When I envisioned “The Honeybee Sisters” series, I wanted it to be about a trio of sisters who shared a special bond. There is nothing like the friendship, closeness, and love of a sister.
I have five sisters and no brothers. Growing up, our house was filled with prom dresses, sewing lessons, curling irons, school work, singing around the piano, heart-to-heart talks, estrogen, the best mother in the world, and one very long-suffering father. My dad was proud of his daughters and always told us we could do anything we set our minds too.
I have four daughters, and they were very close growing up. They had their share of fights and disagreements, but nothing can break the bond of a sister. They go through so much together.
The three young women I used in my Honeybee Sisters Cookbook are also sisters. It was so much fun working with them, observing their relationship, enjoying their interactions, and remembering my relationships with my own daughters and sisters.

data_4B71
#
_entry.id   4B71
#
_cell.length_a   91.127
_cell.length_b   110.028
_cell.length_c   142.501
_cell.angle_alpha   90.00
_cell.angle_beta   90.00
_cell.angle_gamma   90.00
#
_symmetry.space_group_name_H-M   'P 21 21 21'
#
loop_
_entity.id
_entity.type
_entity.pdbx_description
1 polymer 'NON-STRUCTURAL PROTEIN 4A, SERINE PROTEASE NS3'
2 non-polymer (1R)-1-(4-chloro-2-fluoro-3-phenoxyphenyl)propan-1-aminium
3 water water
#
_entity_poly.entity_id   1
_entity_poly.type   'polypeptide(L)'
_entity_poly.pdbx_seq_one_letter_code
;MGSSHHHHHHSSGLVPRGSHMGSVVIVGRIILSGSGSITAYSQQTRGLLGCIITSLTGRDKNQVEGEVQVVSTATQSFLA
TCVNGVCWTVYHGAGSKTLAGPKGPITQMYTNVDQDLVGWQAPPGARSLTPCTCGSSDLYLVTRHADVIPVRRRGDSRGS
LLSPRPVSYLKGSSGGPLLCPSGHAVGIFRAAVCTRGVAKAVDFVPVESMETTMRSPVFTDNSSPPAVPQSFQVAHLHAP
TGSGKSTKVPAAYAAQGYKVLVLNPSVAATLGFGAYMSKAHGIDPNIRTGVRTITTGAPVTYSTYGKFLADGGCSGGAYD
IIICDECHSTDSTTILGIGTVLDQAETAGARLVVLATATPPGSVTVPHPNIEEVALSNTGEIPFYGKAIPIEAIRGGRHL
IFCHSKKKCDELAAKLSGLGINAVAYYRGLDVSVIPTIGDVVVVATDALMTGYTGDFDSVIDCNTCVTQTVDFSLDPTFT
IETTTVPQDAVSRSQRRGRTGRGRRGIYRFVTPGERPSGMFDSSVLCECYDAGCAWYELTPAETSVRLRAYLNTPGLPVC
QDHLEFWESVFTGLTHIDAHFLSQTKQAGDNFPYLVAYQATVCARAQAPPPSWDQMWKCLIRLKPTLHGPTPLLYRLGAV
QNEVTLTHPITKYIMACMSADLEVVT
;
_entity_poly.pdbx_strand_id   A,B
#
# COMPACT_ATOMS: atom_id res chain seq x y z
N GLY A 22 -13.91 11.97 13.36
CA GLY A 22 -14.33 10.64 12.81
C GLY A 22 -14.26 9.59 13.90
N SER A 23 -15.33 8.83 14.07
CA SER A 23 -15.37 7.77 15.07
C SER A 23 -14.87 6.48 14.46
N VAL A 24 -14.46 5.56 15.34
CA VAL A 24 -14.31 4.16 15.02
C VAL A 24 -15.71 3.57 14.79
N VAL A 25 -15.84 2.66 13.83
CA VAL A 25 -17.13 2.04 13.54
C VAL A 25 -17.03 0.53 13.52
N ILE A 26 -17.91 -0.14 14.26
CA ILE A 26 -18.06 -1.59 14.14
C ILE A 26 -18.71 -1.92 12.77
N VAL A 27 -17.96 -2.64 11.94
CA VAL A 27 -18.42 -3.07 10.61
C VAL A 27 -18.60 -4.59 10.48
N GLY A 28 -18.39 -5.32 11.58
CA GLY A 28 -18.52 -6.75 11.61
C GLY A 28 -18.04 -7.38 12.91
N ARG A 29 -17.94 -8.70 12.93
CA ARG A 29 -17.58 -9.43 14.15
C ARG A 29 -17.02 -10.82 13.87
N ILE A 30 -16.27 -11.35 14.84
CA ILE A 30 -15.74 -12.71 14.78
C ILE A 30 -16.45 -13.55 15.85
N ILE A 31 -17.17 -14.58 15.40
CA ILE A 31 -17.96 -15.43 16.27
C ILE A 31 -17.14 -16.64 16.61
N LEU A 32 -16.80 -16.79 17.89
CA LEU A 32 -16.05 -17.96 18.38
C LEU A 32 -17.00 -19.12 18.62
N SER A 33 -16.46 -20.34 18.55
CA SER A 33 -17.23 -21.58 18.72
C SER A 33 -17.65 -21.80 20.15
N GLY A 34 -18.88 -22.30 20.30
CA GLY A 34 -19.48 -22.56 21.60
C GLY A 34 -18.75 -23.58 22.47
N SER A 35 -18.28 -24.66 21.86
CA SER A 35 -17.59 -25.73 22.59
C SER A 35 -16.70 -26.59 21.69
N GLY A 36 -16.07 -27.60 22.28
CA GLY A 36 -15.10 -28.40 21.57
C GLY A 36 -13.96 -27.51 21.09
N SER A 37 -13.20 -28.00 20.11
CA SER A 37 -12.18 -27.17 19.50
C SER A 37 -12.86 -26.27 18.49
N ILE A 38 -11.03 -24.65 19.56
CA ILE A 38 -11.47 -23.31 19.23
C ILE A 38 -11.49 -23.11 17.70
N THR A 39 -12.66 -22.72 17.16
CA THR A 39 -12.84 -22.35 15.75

In the Honeybee Sisters series, Aunt Bitsy is so devoted to her deceased sister that she agrees to raise her nieces to be good and proper Amish girls, even though Bitsy has her own misgivings about being Amish. But a sister’s love wraps around her heart, and Bitsy will do anything to honor that memory.
In Sweet As Honey, Lily is the oldest sister, but she has never seen herself for the beautiful person she truly is on the outside and the inside. Her sisters do all they can to help her gain the self-assurance she needs to make her own decisions and stand up to someone who treats her unkindly. Poppy Christner is the middle sister, and she is determined to protect her sisters from unsuitable young men. Poppy is brave enough to fight back when her sisters are in trouble, and she’s not afraid to speak her mind to anyone who might hurt her sisters’ feelings. Rose is shy and withdrawn but fiercely loyal to her sisters. She fears that her sisters will marry and leave her all alone, but Lily and Poppy reassure her that they will always be sisters first.
The bond can’t be broken, even by a presumptuous groom or two.
I consider myself doubly fortunate to have such wonderful sisters and daughters who are always there for me. There are few things more precious than a sister’s love.